You’ve entered the 2014 MdS and you need to start training. How do you begin?
First think – how do I want to do?
- Just get round
- Get round but feel good
- Get round and do well
Then think – what do I know about how it feels to run day after day?
- I’ve never run
- I’ve run but never those distances
- I’ve run that far, but only for a day or I’ve done multiple days, but walking or biking
- I’ve done multiple running days at these distances
Finally think – how much time can I commit to training?
- I’m busy all the time and have no time for training
- I can fit in some training at the weekend
- I can fit in training during the week and at the weekend
- I’ll fit everything else around the training I need to do
These three questions should form the basis of your training schedule.
If you are answering 4s to all these then you probably don’t need my help.
If you have answered 1s then you should consider whether the challenge may be too much for you. If you haven’t any experience and haven’t got the time to train, then it is going to be a very unpleasant few days.
If you said all 2s, then you will need to build up your running to the point that you can run the distances and then put in some multiple days, running shorter days to start with. Mentally, you need to know when you start that you can make the distance on the first day and that you can do that for the next couple of days. Always include some speed work to start with, as the faster you can run, the shorter the days will become. The other thing to do is try to give yourself more time to train.
All 3s, this could get interesting. If you have run marathons or single day ultras, then you know your body can cope with the distances. So, mentally, you need to prepare for the multi-day aspects. First, you need to build up to being able to run the distances again (assuming you aren’t already there). Next, you can lower the training lengths, but spread the time over 2 then 3 days. Then build the lengths back up over those 3 days. Keep the speed work in, because you want to do it all quicker!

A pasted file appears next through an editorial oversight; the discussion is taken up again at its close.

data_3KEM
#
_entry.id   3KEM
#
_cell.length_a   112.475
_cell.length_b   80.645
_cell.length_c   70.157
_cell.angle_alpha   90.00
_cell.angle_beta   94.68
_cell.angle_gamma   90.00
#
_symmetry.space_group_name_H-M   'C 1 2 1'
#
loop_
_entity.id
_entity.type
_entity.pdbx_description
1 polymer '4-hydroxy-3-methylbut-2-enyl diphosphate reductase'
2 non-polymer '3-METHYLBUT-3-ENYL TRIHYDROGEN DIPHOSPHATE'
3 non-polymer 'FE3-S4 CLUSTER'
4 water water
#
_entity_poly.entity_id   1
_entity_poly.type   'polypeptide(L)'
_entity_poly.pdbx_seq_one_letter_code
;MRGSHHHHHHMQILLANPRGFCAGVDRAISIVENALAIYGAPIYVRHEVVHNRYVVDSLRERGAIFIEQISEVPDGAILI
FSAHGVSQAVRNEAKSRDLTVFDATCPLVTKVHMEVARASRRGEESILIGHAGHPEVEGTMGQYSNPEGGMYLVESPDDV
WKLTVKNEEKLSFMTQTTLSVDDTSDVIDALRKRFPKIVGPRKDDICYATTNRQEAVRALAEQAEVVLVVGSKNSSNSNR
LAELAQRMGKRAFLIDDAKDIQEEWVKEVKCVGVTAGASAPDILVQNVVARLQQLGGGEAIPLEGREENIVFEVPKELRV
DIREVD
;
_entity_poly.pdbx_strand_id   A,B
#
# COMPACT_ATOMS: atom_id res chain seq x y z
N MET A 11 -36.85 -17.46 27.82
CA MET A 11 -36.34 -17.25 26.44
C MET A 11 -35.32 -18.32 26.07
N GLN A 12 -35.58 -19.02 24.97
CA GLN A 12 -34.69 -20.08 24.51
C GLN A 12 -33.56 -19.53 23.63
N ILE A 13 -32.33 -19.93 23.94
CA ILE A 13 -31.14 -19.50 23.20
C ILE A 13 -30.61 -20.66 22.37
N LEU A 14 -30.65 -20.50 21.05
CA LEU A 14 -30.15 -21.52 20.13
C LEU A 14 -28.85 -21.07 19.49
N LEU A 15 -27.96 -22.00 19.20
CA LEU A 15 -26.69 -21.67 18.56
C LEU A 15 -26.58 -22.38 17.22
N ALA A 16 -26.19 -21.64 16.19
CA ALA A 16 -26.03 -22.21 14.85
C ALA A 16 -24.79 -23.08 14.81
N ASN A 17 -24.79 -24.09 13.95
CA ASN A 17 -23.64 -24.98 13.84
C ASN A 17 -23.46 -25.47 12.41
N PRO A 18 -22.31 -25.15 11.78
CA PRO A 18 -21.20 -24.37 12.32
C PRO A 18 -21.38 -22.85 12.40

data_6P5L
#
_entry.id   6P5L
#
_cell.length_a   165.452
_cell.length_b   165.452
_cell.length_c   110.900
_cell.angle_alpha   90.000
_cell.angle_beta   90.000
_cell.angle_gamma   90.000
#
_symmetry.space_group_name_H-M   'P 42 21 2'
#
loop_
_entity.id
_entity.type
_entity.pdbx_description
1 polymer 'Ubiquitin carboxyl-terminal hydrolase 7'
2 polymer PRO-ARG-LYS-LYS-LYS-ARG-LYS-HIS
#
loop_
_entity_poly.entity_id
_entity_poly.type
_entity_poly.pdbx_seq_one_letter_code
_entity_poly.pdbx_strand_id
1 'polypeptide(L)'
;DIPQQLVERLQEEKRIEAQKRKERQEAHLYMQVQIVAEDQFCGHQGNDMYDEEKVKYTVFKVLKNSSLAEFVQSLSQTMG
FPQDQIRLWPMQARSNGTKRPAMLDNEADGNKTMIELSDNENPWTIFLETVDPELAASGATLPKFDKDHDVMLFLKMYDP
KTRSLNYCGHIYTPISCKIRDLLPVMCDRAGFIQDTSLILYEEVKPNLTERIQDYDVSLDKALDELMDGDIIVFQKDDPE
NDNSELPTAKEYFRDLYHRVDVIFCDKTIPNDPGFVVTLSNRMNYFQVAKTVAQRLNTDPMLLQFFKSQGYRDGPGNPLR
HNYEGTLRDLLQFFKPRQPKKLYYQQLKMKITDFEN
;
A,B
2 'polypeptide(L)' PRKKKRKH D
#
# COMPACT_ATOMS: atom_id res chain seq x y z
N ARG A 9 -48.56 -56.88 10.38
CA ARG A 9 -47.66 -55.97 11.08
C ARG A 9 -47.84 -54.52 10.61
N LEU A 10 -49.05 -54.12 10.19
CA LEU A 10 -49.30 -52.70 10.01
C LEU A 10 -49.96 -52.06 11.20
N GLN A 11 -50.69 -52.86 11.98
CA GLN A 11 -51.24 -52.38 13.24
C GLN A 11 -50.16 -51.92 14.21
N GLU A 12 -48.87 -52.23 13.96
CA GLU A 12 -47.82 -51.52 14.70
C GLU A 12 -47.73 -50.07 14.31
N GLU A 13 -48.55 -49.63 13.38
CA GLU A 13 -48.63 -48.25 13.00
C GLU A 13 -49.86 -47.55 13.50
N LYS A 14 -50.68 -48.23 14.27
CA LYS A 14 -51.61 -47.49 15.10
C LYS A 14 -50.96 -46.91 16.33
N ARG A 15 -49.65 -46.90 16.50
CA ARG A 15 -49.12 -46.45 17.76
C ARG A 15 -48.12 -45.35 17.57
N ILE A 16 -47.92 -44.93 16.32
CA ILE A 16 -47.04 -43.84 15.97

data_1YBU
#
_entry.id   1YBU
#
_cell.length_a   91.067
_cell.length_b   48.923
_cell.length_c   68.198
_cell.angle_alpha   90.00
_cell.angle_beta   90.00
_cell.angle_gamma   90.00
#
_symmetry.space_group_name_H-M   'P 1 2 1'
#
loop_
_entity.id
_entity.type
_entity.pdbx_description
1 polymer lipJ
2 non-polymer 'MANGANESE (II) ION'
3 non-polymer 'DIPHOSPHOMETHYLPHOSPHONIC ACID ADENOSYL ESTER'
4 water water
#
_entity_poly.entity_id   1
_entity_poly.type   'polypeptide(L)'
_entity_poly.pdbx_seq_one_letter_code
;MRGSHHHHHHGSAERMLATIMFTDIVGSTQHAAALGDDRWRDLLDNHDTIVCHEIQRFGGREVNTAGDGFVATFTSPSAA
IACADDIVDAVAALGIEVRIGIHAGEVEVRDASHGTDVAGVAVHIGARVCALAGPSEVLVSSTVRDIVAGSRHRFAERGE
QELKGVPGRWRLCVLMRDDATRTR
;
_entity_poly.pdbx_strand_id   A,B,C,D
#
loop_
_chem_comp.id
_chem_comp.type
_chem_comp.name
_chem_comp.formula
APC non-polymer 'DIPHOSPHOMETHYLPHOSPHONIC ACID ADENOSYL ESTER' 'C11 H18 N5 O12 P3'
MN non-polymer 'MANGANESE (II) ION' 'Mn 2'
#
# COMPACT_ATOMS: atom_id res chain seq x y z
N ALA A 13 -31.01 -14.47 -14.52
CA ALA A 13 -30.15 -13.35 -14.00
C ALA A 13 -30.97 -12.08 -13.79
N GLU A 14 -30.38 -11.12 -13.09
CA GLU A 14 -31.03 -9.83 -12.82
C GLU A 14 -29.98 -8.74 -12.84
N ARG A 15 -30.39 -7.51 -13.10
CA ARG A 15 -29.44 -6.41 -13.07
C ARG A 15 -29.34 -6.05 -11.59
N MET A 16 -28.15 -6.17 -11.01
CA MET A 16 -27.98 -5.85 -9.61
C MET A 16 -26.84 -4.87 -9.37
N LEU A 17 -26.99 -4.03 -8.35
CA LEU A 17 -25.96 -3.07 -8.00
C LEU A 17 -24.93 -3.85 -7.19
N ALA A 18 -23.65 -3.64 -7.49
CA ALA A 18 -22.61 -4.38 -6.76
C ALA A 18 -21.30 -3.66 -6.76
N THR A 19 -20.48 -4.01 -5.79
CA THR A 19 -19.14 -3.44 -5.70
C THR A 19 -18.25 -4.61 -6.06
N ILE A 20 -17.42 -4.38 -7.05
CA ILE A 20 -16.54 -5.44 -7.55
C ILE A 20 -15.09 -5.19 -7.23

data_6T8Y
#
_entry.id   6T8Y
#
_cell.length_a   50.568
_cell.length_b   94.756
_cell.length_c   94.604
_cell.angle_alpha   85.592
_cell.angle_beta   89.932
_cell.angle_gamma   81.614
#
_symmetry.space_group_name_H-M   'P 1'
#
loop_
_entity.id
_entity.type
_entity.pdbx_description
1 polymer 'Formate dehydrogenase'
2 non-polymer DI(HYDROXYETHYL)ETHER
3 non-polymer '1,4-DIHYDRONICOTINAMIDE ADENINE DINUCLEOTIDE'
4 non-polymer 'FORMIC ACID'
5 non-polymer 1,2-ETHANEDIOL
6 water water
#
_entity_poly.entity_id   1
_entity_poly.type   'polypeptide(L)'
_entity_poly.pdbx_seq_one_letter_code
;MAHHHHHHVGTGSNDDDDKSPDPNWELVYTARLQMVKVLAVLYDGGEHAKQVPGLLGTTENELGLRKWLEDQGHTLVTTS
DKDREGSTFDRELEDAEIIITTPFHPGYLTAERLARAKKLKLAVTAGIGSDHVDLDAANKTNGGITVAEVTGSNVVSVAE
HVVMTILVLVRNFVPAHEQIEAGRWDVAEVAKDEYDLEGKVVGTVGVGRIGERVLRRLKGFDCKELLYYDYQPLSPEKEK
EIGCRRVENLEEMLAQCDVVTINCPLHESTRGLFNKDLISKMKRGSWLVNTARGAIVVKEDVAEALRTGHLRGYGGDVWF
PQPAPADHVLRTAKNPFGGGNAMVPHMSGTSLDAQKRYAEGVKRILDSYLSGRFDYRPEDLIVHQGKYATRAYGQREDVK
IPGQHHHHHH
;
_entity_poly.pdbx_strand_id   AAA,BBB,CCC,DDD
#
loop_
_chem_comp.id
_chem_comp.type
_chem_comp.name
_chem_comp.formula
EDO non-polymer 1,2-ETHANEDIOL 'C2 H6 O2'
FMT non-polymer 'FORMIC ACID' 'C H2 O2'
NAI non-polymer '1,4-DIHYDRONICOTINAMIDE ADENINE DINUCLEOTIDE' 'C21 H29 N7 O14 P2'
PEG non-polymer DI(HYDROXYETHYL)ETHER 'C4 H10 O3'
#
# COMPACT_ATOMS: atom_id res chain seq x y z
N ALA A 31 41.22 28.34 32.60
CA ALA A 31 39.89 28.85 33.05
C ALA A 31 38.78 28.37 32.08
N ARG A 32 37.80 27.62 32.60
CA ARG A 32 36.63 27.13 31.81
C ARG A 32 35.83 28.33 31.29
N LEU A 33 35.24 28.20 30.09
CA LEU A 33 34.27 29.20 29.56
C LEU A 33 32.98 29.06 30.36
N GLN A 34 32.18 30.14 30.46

If you have done multiple long days, but not running, then, mentally, you need to prepare yourself to be able to run for those distances. You will need a long and steady build up for your running. Include speedwork, but start to increase the single long days over a few months. Include the form of exercise you are used to in your training so that you start to exercise on multiple consecutive days. But, by the end of your training, you need to run for three consecutive days and these runs need to be several hours and you need to have done at least one run that is long enough that you know you can complete the 75km stage. It will be up to you to decide how long that needs to be!
If you are in the 2s, 3s or even 4s and you would like my help in planning your training, please contact me on email@example.com